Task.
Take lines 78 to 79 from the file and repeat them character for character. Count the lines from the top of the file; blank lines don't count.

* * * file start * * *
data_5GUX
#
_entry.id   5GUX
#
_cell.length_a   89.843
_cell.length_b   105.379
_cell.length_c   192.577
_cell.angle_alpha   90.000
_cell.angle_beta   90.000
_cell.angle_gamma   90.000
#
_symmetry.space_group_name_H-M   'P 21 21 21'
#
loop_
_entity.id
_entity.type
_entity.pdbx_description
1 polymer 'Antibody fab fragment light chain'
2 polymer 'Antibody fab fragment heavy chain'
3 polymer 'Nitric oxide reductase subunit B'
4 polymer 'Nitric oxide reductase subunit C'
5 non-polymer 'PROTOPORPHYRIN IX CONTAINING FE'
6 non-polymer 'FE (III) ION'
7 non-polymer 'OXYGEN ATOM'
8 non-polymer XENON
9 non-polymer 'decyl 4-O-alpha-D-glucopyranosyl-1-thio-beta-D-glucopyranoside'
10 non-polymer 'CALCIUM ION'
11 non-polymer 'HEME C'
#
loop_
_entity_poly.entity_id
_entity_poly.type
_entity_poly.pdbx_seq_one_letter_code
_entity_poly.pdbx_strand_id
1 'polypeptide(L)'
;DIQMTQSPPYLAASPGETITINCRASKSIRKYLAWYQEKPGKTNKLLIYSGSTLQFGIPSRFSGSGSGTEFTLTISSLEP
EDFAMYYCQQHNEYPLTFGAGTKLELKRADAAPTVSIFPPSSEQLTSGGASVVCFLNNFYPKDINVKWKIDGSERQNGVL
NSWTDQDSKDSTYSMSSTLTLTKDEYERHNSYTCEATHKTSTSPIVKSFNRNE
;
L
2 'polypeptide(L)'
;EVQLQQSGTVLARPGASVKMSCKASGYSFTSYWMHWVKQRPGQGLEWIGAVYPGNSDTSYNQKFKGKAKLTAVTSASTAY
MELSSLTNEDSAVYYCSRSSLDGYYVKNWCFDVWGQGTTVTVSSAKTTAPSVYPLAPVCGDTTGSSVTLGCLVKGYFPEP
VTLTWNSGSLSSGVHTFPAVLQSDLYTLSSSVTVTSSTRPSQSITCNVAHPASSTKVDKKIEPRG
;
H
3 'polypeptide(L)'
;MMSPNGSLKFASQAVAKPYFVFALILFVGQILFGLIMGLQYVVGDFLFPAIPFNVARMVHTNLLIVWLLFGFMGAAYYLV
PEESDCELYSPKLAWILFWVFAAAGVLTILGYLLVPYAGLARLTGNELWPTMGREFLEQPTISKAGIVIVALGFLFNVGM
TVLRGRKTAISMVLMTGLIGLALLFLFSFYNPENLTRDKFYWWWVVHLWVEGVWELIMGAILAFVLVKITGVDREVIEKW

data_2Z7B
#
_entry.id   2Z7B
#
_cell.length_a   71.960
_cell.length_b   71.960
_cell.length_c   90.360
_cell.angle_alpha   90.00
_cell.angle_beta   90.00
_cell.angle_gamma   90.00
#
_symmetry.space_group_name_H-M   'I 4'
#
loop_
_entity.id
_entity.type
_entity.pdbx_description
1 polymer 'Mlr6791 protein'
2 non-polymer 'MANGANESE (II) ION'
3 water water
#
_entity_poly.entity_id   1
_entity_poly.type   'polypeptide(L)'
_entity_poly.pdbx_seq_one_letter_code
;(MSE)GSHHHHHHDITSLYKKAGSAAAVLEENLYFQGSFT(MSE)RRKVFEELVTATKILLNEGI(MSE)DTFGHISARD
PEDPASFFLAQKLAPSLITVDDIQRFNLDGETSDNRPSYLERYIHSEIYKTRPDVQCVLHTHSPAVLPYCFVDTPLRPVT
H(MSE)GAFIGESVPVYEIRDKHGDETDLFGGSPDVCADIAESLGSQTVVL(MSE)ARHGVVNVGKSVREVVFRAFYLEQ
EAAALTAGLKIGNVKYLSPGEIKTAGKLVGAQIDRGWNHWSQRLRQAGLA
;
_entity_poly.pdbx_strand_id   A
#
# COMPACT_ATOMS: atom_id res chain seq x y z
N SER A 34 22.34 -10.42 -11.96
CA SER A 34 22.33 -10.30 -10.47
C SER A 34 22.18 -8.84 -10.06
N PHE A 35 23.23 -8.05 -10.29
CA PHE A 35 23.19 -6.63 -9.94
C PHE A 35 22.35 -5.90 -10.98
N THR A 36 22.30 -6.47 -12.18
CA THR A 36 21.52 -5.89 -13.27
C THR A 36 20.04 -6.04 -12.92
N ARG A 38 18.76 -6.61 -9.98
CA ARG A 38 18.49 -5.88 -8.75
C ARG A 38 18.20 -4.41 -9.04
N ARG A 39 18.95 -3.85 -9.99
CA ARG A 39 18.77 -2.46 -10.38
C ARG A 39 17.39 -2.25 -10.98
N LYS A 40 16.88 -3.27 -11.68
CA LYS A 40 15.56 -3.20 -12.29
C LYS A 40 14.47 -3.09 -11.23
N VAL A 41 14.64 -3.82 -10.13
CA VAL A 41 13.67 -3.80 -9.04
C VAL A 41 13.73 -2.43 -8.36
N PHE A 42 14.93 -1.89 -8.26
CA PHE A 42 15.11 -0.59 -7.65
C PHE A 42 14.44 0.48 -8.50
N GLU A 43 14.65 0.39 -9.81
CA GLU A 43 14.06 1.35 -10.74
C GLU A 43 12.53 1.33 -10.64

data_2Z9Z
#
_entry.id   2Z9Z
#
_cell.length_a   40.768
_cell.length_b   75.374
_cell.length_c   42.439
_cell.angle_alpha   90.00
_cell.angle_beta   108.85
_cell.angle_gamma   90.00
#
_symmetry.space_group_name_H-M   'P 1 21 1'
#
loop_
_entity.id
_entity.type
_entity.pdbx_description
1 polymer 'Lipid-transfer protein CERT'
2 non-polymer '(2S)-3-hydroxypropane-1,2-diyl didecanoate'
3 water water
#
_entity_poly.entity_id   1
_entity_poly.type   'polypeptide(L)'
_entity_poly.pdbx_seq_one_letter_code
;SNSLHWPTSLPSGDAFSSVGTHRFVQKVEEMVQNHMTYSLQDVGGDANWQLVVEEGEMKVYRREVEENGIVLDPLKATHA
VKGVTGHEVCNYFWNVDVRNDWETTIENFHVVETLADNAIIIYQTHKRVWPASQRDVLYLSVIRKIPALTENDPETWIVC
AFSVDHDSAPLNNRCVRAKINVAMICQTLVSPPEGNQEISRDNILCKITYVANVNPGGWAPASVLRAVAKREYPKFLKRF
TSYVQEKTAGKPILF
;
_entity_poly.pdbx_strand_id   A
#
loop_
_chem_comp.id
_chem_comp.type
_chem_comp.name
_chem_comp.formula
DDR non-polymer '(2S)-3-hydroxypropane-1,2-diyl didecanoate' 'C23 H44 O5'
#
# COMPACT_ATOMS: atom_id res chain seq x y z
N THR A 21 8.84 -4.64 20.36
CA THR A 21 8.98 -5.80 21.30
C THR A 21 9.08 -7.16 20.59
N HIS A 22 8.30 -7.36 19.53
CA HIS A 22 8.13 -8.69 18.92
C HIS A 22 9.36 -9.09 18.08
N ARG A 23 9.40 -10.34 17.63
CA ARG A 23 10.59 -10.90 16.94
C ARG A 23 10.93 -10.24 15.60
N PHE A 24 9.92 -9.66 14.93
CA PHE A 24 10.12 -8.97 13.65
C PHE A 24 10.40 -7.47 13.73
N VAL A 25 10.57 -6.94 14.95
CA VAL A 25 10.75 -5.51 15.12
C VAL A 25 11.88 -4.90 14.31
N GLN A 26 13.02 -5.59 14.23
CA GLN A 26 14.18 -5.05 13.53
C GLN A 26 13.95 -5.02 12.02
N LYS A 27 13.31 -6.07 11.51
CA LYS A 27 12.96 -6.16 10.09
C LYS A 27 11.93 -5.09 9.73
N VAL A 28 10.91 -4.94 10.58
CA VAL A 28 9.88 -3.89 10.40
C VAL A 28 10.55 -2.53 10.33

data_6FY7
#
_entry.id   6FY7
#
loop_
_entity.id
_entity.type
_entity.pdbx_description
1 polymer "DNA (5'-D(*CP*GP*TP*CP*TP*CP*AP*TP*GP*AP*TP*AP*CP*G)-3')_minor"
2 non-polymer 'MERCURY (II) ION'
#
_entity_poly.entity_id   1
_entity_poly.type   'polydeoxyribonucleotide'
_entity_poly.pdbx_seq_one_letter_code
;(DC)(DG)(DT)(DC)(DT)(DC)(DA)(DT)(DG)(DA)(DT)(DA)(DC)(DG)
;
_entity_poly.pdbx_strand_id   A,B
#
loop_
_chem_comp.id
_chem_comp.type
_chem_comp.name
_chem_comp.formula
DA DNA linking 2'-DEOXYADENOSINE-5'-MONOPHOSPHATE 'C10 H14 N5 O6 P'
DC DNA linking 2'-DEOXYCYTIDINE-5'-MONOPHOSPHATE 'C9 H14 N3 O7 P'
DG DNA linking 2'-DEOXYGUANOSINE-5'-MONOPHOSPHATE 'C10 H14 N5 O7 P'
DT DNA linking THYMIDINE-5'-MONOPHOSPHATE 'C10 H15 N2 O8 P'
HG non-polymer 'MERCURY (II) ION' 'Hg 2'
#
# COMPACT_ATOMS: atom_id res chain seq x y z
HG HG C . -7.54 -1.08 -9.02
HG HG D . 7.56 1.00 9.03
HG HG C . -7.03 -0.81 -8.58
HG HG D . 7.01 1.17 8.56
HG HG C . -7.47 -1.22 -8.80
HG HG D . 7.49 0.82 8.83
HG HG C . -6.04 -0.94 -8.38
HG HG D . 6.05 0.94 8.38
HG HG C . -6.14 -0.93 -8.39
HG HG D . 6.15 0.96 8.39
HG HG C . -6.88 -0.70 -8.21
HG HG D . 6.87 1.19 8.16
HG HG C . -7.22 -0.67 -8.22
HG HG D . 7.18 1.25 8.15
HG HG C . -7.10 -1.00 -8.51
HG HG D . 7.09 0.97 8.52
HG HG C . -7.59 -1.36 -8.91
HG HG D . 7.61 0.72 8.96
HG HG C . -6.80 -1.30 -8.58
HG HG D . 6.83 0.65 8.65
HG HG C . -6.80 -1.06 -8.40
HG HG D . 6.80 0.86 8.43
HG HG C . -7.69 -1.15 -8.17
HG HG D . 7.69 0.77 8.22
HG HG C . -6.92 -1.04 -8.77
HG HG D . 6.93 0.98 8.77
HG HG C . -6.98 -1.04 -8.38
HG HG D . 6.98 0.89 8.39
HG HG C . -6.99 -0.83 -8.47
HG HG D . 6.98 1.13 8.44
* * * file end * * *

EAAALTAGLKIGNVKYLSPGEIKTAGKLVGAQIDRGWNHWSQRLRQAGLA
;